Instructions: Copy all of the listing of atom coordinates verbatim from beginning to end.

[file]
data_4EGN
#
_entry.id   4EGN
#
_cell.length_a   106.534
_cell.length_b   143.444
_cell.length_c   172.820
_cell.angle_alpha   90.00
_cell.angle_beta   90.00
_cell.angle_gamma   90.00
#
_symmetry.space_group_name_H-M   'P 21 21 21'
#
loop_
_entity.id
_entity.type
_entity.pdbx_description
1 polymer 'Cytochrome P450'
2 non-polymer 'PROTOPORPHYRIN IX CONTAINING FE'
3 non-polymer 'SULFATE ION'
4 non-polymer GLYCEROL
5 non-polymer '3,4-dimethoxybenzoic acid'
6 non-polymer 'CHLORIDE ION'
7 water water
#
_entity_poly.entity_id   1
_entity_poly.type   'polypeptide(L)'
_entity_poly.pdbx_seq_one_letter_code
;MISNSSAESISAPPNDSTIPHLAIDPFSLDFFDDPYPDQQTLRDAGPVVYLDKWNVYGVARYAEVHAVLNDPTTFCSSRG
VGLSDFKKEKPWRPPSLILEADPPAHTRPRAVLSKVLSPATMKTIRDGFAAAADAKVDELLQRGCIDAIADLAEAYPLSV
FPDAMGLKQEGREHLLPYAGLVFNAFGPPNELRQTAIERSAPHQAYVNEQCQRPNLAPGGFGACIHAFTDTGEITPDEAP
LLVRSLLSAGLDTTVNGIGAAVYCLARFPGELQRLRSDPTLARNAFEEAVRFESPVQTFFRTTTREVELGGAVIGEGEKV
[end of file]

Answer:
data_4EGN
#
_entry.id   4EGN
#
_cell.length_a   106.534
_cell.length_b   143.444
_cell.length_c   172.820
_cell.angle_alpha   90.00
_cell.angle_beta   90.00
_cell.angle_gamma   90.00
#
_symmetry.space_group_name_H-M   'P 21 21 21'
#
loop_
_entity.id
_entity.type
_entity.pdbx_description
1 polymer 'Cytochrome P450'
2 non-polymer 'PROTOPORPHYRIN IX CONTAINING FE'
3 non-polymer 'SULFATE ION'
4 non-polymer GLYCEROL
5 non-polymer '3,4-dimethoxybenzoic acid'
6 non-polymer 'CHLORIDE ION'
7 water water
#
_entity_poly.entity_id   1
_entity_poly.type   'polypeptide(L)'
_entity_poly.pdbx_seq_one_letter_code
;MISNSSAESISAPPNDSTIPHLAIDPFSLDFFDDPYPDQQTLRDAGPVVYLDKWNVYGVARYAEVHAVLNDPTTFCSSRG
VGLSDFKKEKPWRPPSLILEADPPAHTRPRAVLSKVLSPATMKTIRDGFAAAADAKVDELLQRGCIDAIADLAEAYPLSV
FPDAMGLKQEGREHLLPYAGLVFNAFGPPNELRQTAIERSAPHQAYVNEQCQRPNLAPGGFGACIHAFTDTGEITPDEAP
LLVRSLLSAGLDTTVNGIGAAVYCLARFPGELQRLRSDPTLARNAFEEAVRFESPVQTFFRTTTREVELGGAVIGEGEKV